Mine sweeping, though, is different. An MSO has a 90-second predicted operational life expectancy when it enters a live mine field. The phrase “predicted operational life expectancy” is military jargon indicating how soon you’ll die. It means that the average mine sweeper blows up somewhere around second number 91, leaving wood shards and dead sailors spread across the water. An MSO hit by an incendiary round will burn to the waterline in seven minutes, but seven minutes pales in comparison to 90 seconds. Every sailor aboard focuses on that scant one-point-five minutes. Every sailor aboard lives an entire lifetime in 90 seconds, then lives another lifetime in the ensuing 90 seconds. Again and again. It’s a little stressful.
During a sweep, with only a few exceptions, the entire crew stays above decks and behind cover. When a mine explodes, the majority of sailors who die are not directly killed by the blast; instead they are killed when a ship weighing hundreds of tons leaps out of the water and the deck heaves them upward, slamming them into the overhead. All personnel not essential to the ship’s operation, then, position themselves where they have open sky above their heads. The exceptions include personnel who work on the ship’s Bridge and those who operate the engines. Bridge personnel tie mattresses into the overhead in hopes that this will soften the impact when it comes.
On the Qua Viet River, Simmons and I shook hands on deck behind cover, thumbs up and interlaced. Simmons gave me a quick slap on the back and said, “Keep your knees flexed down there, asshole.”
Having already tucked my head firmly between my legs and kissed my own ass goodbye, I snickered at Simmons’ comment and headed down into hell. There, I nursed the engines as they strained to keep up with massive demands. Almost at a stop, the ship crept between the sniper-infested shorelines, but when Sonar detected a mine nearby, the engines had to carry the load of immediate full reverse, hard to port, hard to starboard, full ahead. I stood at the controls in the Main Control booth, knees flexed, operating throttles on our four main drive engines, feeling .51 caliber rounds thumping into the hull, feeling the thump-thump-thump of our own .50 calibers as we returned fire and tried to explode the mines from a distance. I lived a lifetime of 90-second lifetimes in the heat, noise, and sweat until my relief came down the ladder and banged through the booth door.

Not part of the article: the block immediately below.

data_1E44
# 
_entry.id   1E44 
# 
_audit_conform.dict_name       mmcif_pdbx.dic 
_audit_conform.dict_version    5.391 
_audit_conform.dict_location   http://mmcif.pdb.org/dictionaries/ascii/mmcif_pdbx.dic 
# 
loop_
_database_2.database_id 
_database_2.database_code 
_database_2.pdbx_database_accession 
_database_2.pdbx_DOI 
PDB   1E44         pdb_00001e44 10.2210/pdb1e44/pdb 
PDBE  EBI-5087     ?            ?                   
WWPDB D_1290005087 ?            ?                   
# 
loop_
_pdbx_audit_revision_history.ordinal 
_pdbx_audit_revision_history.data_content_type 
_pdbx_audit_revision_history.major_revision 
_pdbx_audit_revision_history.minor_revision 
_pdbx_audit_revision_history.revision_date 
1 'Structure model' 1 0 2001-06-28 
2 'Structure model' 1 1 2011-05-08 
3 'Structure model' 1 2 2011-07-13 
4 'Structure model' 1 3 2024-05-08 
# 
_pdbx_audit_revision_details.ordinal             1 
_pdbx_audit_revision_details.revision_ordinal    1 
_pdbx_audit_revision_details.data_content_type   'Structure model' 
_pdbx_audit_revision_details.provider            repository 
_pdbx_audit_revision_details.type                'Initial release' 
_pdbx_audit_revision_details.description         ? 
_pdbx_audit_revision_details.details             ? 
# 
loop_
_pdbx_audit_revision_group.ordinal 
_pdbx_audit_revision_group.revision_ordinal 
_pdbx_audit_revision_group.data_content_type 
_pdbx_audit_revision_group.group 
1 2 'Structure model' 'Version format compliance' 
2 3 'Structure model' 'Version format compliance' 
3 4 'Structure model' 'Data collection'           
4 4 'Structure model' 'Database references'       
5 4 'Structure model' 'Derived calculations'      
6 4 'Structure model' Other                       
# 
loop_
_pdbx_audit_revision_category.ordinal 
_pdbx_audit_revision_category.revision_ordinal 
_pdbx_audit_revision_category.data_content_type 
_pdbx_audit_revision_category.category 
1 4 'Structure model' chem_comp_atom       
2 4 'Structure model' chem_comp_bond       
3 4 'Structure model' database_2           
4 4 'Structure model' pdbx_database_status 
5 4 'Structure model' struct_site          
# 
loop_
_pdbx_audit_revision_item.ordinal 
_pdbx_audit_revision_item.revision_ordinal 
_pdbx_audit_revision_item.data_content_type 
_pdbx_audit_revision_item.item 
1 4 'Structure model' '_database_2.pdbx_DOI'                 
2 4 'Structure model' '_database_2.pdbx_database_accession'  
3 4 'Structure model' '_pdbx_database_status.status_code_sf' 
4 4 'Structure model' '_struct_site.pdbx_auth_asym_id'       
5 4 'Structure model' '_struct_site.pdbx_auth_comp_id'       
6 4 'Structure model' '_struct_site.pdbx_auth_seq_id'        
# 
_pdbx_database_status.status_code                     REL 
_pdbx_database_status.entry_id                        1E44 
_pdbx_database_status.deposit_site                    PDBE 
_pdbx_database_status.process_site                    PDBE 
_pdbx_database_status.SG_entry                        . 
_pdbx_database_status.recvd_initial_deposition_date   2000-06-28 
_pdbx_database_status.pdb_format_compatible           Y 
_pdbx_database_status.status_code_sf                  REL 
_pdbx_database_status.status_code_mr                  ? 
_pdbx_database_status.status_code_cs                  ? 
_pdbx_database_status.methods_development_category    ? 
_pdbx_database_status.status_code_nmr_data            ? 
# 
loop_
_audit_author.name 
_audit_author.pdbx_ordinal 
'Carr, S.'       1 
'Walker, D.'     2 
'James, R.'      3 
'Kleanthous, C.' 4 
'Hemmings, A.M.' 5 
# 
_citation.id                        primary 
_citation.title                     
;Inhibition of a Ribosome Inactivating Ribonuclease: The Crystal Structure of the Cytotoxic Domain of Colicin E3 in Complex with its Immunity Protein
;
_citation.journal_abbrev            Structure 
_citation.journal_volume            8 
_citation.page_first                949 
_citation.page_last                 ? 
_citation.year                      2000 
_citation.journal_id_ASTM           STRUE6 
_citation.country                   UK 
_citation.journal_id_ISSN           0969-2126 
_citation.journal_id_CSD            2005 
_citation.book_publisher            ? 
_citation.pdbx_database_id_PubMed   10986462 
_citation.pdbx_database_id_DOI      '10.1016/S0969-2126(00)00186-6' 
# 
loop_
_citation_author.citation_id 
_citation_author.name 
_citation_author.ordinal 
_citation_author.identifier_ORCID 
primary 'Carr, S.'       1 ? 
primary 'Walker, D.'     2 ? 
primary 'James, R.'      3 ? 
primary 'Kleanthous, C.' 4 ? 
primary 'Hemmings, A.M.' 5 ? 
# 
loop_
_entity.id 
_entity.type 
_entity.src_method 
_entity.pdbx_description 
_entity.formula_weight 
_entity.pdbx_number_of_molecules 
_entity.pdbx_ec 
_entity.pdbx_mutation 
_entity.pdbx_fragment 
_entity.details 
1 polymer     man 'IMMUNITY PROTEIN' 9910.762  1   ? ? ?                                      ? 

It was Engles.
“Okay, Eng – number two’s drawin’ a lot of vacuum – watch it close. Keep your knees flexed.”
“Roger that. Get the fuck outta here, Perf.”
Engles’ hands touched the controls and I was out. Up the ladder. Through the boiler deck. Running. I hit the starboard passageway and stopped dead.
Bobby stood in the open galley, dealing slices of bread onto the counter like cards. Fast. He shook, like aspen leaves in fall. He dripped sweat.
“Jesus Christ, Bobby! What the fuck are you doin’ below decks?”
“The Bridge wants lunch.”
“Well, so do I. I’ll help you.” I started through the galley door.
“No! No!” Bobby’s voice shook. “I got this! There’s a case of combat rations on the fantail! Go! Eat out there!”
I stood still.
Bobby stopped making the sandwiches, “Go, Smitty! Go, Perfesser! I GOT THIS!”
I saw Bobby then. I really saw him. He wanted me out, wanted me above decks. He was willing to spend fifteen seconds out of his allotted ninety to make me leave. I saw his bloodshot eyes; I saw his sweat; I saw him shake, and I saw his resolve as he returned to card-dealing ham slices and mayonnaise and bread.
I walked down the starboard passageway toward the fantail. I walked.
“Hey, Perfesser!” I heard shouted behind me.
“Yeah?” I stopped and looked back.
Bobby had leaned across the galley counter. I saw his face barely sticking out into the passageway.
“Thanks!” Bobby shouted.
I knew what he meant.
“Keep yer fuckin’ knees flexed!”
I stepped through the hatch onto the open deck, blue sky above me.
You’re welcome, Sutter, I thought. Thanks for the mid-rats.